1. move back to cover the ‘overhead’
  2. jump up in to touch
  3. push the ball over the bar/away to safety

Back stepping

In order to get there quickly enough to be in place to cover the lob, you will have to move with speed, backing up against the shot to be able to block it in time. Back step as quickly as possible, maintaining your balance, to get back to cover in time.

Turning sideways

In soccer, goalkeepers will turn side-on as they step back against the lob. The reason for this is that you will face the ball more as it drops. By turning sideways, you too can gain an advantage against the lob, allowing you to make the save successfully.

Reaching into the save

Jumping up against the lob, you need to leap up into reach the ball. Make sure you are explosive; exploding from your stance up into the save to be able to reach the ball.

Tipping the ball over

When making the save, it is important to get rid of the rebound, so you don’t make a ‘dangerous ball’ or give away an easy chance to tap the ball into the goal. Use the technique of tipping the ball over the bar to get the ball away from danger, just like soccer keepers do. Get under the ball and palm it up and over; a push into the ball will put it away with greater velocity.

Leaning back

If it is not possible to reach into the save, then you will have to try and reach back against the shot to make the save. With the speed of the ball, you can easily get caught out. Drag flicks during short corners are the other time when you will see a lob attempt, and it is easy enough to get caught out, having stepped off your line to challenge the angles. With yourself already beaten, you will have to reach back against the play to try and block it; cutting off its path.

Keeping it safe

Against a lob, it is more necessary to ‘keep it safe’ given the danger of allowing an easy goal. It is important to ‘make sure’, checking that you have it covered, so that you don’t give away the goal. The flight of the ball can be deceiving, so if you don’t watch it through, you may end up being made to look silly.

Notice how the ball has hit the top of the netting, but the goalkeeper still ‘makes sure’.

Soccer technique

Another useful to learn from ‘soccer’ (football), is how to deal with this situation. The model for dealing with a lob is based on soccer goalkeeping technique, so learning about the way soccer keepers play can only improve your ability to make such a save. Goalkeepers in this sport often face lobs, having to regularly stay deep and reach up against high shots to block. By watching soccer (which is easy in soccer mad countries) you should be able to pick up a thing or two. Reading guides on is also a good way of learning. Having friends who play goal in soccer is also very useful, as you can pick up a few ideas on how to deal with lobs, when being faced with them in hockey.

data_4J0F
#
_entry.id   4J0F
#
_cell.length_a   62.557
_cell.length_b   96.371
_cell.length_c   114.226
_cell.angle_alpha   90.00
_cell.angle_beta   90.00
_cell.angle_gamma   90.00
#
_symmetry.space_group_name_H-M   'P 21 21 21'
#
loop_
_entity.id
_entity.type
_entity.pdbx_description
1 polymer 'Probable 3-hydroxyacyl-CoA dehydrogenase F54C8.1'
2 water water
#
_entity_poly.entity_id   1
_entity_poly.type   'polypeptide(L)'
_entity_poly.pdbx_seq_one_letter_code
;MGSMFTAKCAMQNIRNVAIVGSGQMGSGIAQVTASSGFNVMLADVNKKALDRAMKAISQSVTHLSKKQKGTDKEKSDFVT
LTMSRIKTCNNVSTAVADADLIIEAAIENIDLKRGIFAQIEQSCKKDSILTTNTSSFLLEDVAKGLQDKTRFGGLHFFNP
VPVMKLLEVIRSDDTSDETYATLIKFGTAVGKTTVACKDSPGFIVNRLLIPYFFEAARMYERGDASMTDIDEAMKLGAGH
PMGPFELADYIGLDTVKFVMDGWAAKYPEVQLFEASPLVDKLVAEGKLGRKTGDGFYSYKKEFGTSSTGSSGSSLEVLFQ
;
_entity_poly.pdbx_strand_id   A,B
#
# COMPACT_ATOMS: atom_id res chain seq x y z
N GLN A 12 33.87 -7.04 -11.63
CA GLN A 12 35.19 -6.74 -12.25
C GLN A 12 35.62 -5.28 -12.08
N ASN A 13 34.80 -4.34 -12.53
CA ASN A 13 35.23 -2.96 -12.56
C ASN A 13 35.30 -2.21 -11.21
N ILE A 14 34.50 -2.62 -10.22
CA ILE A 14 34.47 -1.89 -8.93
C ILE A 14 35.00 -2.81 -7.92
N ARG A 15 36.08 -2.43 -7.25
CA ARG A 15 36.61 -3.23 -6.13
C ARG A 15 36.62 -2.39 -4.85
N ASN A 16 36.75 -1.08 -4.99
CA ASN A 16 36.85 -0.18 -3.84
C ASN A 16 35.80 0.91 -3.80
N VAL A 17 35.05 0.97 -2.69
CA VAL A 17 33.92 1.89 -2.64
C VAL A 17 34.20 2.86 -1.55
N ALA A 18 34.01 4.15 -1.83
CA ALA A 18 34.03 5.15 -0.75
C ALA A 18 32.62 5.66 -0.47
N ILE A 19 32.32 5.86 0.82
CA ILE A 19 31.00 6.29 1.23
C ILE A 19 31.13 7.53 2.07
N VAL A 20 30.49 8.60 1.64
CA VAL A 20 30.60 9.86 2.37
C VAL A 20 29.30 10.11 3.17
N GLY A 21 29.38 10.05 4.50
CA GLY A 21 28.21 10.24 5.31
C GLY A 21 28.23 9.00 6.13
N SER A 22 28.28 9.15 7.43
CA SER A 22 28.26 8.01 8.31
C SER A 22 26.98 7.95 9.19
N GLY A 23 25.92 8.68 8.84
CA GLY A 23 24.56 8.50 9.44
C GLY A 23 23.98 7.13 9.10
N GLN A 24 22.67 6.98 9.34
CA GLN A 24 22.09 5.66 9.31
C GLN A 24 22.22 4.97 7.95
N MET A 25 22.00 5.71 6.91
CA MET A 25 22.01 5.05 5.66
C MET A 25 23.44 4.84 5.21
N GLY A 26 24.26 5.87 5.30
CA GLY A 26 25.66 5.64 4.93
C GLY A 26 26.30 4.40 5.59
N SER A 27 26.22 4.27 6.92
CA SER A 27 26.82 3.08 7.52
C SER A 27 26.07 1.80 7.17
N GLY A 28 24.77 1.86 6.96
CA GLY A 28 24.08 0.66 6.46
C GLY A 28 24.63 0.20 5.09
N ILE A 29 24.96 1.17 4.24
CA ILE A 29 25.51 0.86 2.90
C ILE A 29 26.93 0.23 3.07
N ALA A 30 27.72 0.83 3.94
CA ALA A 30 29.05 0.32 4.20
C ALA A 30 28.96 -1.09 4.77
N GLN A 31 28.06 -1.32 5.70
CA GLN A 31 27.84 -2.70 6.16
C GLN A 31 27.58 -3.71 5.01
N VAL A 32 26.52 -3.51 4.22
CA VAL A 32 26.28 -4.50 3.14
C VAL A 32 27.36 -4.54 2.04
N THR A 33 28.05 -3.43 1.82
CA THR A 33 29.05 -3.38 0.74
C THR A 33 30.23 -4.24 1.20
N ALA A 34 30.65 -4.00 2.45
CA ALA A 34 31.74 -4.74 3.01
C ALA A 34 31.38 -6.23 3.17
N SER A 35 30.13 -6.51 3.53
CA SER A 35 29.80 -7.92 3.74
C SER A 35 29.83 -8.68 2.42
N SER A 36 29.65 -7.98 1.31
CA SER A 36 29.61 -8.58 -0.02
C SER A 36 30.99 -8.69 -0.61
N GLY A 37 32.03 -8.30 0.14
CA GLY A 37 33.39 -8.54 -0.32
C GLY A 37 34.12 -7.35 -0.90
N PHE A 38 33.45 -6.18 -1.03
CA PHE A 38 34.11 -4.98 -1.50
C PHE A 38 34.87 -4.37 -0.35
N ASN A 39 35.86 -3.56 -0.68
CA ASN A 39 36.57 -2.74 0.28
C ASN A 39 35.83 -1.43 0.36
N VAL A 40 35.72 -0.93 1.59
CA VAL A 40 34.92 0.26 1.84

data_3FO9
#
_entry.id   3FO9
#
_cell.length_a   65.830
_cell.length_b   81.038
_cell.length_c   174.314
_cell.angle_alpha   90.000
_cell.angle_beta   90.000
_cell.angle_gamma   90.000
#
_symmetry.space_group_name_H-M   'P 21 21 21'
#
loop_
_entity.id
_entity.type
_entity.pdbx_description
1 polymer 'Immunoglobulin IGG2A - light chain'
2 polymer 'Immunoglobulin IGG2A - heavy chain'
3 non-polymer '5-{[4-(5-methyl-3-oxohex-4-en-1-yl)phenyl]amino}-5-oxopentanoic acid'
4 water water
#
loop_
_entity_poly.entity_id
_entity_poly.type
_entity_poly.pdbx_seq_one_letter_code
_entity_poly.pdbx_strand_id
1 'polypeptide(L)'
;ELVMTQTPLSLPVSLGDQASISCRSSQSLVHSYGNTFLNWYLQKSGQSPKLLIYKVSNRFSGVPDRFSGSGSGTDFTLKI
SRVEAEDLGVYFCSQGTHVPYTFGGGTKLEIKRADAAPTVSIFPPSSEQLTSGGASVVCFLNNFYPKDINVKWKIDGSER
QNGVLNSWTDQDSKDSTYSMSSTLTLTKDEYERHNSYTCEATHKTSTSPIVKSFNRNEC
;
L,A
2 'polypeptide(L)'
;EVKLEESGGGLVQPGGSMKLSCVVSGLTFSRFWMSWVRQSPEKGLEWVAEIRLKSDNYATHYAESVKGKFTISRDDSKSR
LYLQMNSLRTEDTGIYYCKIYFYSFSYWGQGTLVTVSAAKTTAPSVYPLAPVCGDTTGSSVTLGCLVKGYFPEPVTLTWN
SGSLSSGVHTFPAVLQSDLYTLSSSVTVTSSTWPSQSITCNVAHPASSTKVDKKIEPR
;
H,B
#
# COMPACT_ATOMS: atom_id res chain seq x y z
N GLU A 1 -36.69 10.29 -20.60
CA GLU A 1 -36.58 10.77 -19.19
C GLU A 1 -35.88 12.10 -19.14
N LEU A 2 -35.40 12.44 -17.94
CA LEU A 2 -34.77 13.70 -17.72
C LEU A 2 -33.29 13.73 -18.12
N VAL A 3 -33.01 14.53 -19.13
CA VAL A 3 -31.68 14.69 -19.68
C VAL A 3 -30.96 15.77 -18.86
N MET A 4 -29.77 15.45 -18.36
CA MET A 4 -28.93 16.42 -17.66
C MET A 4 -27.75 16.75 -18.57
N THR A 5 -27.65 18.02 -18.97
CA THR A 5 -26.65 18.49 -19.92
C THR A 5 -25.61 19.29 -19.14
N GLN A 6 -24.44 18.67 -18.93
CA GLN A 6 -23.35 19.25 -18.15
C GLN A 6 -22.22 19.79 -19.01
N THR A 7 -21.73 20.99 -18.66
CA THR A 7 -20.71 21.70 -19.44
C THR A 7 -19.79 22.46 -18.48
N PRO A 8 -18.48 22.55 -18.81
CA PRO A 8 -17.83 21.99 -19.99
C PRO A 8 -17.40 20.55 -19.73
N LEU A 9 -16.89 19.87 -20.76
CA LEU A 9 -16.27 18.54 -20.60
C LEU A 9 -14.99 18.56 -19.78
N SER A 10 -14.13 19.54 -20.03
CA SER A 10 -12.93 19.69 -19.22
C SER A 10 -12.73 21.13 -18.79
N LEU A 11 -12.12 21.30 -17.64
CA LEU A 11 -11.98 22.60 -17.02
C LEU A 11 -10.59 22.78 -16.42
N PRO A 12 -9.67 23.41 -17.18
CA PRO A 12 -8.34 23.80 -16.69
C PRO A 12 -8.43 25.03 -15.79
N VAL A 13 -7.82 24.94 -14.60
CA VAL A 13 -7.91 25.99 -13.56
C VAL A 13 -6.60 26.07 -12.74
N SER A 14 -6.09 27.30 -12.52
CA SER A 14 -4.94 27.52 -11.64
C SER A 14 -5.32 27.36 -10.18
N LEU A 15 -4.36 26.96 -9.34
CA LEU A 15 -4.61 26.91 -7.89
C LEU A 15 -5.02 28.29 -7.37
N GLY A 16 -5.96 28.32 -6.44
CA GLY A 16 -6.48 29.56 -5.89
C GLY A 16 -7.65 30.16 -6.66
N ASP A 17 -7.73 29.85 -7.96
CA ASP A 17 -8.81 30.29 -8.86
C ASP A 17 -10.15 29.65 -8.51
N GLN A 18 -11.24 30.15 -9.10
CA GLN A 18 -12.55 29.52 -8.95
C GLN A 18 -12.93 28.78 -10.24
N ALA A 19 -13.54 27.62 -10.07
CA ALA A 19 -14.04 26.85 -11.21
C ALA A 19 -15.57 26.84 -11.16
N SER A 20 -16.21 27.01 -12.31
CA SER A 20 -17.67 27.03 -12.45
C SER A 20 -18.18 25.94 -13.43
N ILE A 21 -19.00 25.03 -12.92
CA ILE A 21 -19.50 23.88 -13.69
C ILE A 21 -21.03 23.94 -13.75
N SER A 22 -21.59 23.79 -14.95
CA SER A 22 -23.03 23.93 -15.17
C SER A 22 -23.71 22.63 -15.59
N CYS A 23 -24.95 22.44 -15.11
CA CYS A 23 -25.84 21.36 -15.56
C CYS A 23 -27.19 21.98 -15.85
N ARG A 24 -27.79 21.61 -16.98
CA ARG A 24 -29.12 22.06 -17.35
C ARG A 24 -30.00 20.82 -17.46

• stay deep in your D to prevent being lobbed
  • back step into a position to block
  • turn sideways to give yourself a better chance of making the save
  • reach up into the save, extending out to touch the ball
  • turn the ball over the crossbar to put it away to safety, rather than back in play
  • ‘make sure’ on the lob so you don’t get beaten, even if it is going wide


“Logging” is still an important save selection at the short corner, even if drag flicks are becoming more prominent at the high levels of the game. The goalkeeper should be going down on a straight strike at goal, so that they can get behind the shot. Here’s how to ‘lie down’ on the shot.

Logging is the idea of setting up before the low shot before it’s taken, taking the educated guess or expectation that it will go low. With the rules stating that the ball cannot be lifted above the backboard, on the first shot taken outside the D, at a short corner, the intelligent and crafty goalkeepers used this to their own advantage, lying down in preparation for the shot, which the shooter would bite at the opportunity to fire at them.

Logging, or going into a lying horizontal barrier, in comparison to diving down, involves the goalkeeper going down before the shot is taken; allowing you to block off the bottom of the net, playing the percentages to deny a goal through you.

Short corners